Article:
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Lewis : finio

finio, fīnĭo, īvi or ĭi, ītum, 4, v. a. finis, to limit, bound, enclose within boundaries (class.). Lit. In gen.: populi Romani imperium Rhenum finire, Caes. B. G. 4, 16, 4: quo (jugo) Cappadocia finitur ab Armenia, Auct. B. Alex. 35, 5: Tmolus Sardibus hinc, illinc parvis finitur Hypaepis, Ov. M. 11, 152; Vell. 2, 126, 3: rem res finire videtur (followed by terminare), Lucr. 1, 998: riparum clausas margine finit aquas, Ov. F. 2, 222: signum animo, Liv. 1, 18, 8: in ore sita lingua est, finita dentibus, Cic. N. D. 2, 59, 149.

In partic.: finiens orbis or circulus, the horizon: illi orbes, qui aspectum nostrum definiunt, qui a Graecis ὁρίζοντες nominantur, a nobis finientes rectissime nominari possunt, Cic. Div. 2, 44, 92: circulus, Sen. Q. N. 5, 17, 2. Trop. To set bounds to, restrain, check: equidem illud ipsum non nimium probo, philosophum loqui de cupiditatibus finiendis: an potest cupiditas finiri? Cic. Fin. 2, 9, 27; cf.: cupiditates satietate, id. ib. 2, 20, 64: deliberativas miror a quibusdam sola utilitate finitas, Quint. 3, 8, 1.

For definio, to prescribe, determine, fix, appoint, assign: sepulcris novis finivit modum, Cic. Leg, 2, 26, 66: AD EAM REM RATIONE CVRSVS ANNVOS SACERDOTES FINIVNTO, id. ib. 2, 8, 20: spatia omnis temporis numero noctium, Caes. B. G. 6, 18, 2; cf.: Hercyniae silvae latitudo novem dierum iter patet; non enim aliter finiri potest, i. e. its extent cannot be described more accurately, id. ib. 6, 25, 1; so too is to be explained the disputed passage: hoc autem sphaerae genus, in quo solis et lunae motus inessent ... in illa sphaera solida non potuisse finiri, this sort of (movable) celestial globe ... could not be defined, marked out, on that solid globe (of Thales), Cic. Rep. 1, 14: locum, in quo dimicaturi essent, Liv. 42, 47, 5: ut si finias equum, genus est animal, species mortale, etc., Quint. 7, 3, 3; cf.: rhetorice finitur varie, id. 2, 15, 1: sit nobis orator is, qui a M. Catone finitur, id. 12, 1, 1; 12, 3, 40.—Pass. impers.: de pecunia finitur, Ne major causa ludorum consumeretur quam, etc., Liv. 40, 44, 10.

To put an end to, to finish, terminate: bellum, Caes. B. C. 3, 51, 3; Curt. 3, 1, 9; Tac. A. 15, 17; Just. 16, 2, 8; Vell. 2, 17, 1: prandia nigris moris, Hor. S. 2, 4, 23: graves labores morte, Poët. ap. Cic. Tusc. 1, 48, 115 (transl. from Eurip. πόνων πεπαυμένον ): dolores morte, id. Fin. 1, 15, 49: tristitiam vitaeque labores molli mero, Hor. C. 1, 7, 17: labores, id. ib. 3, 4, 39; id. S. 1, 1, 93: dolores, id. ib. 2, 3, 263: studia, id. Ep. 2, 2, 104: amores, id. C. 1, 19, 4: sitim, id. Ep. 2, 2, 146: honores aequo animo, Vell. 2, 33, 3: vitam mihi ense, Ov. Tr. 3, 7, 49: vitam voluntariā morte, inediā, etc., Plin. 6, 19, 22, § 66; 8, 42, 64, § 157; so very rarely of a natural death: Valerianus in illo dedecore vitam finivit, Lact. Mort. Pers. 5, 6; cf. Tac. A. 1, 9; Sen. Ep. 66, 43: praecipitare te et finire, Sen. Cons. ad Marc. 3, 3: (Burrus) impedito meatu spiritum finiebat, Tac. A. 14, 51: animam, Ov. M. 7, 591: (distinctiones) interest sermonem finiant an sensum, Quint. 11, 3, 37; cf.: ut verbum acuto sono finiant, to pronounce with the accent on the last syllable, id. 1, 5, 25.—Pass., to come to an end, close, be ended, terminate: ut senten tiae verbis finiantur, end, close with verbs, Cic. de Or. 3, 49, 191; cf.: nec solum componentur verba ratione, sed etiam finientur, id. Or. 49, 164: Latinum (verbum), quod o et n litteris finiretur, non reperiebant, Quint. 1, 5, 60; cf. id. 1, 6, 14.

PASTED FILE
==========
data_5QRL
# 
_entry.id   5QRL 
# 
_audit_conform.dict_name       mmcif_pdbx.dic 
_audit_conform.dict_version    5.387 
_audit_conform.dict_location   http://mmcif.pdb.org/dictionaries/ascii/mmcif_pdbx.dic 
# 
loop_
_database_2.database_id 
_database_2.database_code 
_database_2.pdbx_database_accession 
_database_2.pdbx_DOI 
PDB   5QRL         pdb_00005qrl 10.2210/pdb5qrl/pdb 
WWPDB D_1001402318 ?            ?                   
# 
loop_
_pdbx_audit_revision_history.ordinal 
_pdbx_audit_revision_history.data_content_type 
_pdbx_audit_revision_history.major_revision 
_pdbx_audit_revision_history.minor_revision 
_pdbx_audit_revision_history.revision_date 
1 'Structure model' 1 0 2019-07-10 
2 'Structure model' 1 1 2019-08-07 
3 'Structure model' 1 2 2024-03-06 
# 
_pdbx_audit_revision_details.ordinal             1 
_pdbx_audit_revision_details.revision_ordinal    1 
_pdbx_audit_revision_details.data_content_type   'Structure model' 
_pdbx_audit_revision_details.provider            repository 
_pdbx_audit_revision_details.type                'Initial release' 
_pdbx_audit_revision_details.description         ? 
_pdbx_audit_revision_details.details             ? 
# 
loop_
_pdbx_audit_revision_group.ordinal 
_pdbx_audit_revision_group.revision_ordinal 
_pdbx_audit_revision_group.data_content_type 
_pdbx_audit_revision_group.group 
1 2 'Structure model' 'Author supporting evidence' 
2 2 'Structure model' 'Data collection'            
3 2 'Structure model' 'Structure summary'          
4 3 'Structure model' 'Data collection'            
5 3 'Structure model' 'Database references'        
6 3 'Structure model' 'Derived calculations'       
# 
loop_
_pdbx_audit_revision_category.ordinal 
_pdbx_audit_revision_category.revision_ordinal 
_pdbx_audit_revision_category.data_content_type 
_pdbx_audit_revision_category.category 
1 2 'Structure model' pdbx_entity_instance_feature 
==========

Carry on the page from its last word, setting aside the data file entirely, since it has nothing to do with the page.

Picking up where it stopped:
In partic. (poet. and in post-Aug. prose), to come to an end, to cease. To finish speaking, draw to a close, end: finierat Paean, Ov. M. 1, 566; 13, 123; 14, 441; cf.: finiturus eram, sed, etc., id. A. A. 1, 755: ut semel finiam, Quint. 1, 12, 6; 8, 3, 55; cf.: denique, ut semel finiam, id. 9, 4, 138: 5, 13, 3; 11, 3, 59.

To come to one's end, to die: sic fuit utilius finiri ipsi, Cic. poët. Tusc. 1, 48, 115: sic Tiberius finivit octavo et septuagesimo aetatis anno, Tac. A. 6, 50 fin.; for which, in pass.: qui morbo finiuntur, Plin. Ep. 1, 12, 2: Seleucus quoque iisdem ferme diebus finitur, Just. 27, 3, 12; cf.: finita Juliorum domo, become extinct, Tac. H. 1, 16.—Hence, fīnītus, a, um, P. a. In rhetor., of words, that terminate properly, well-rounded, rhythmical: et ipsi infracta et amputata loquuntur et eos vituperant, qui apta et finita pronuntiant, Cic. Or. 51, 170.—Sup.: finitissimus, Prisc. 1076 P.—Adv.: fīnītē. * (Acc. to II. A.) To a certain extent, within limits: avarus erit, sed finite, Cic. Fin. 2, 9, 27.

* (Acc. to II. B.) Definitely, specifically: referri oportere ad senatum aut infinite de re publica, aut de singulis rebus finite, Gell. 14, 7, 9.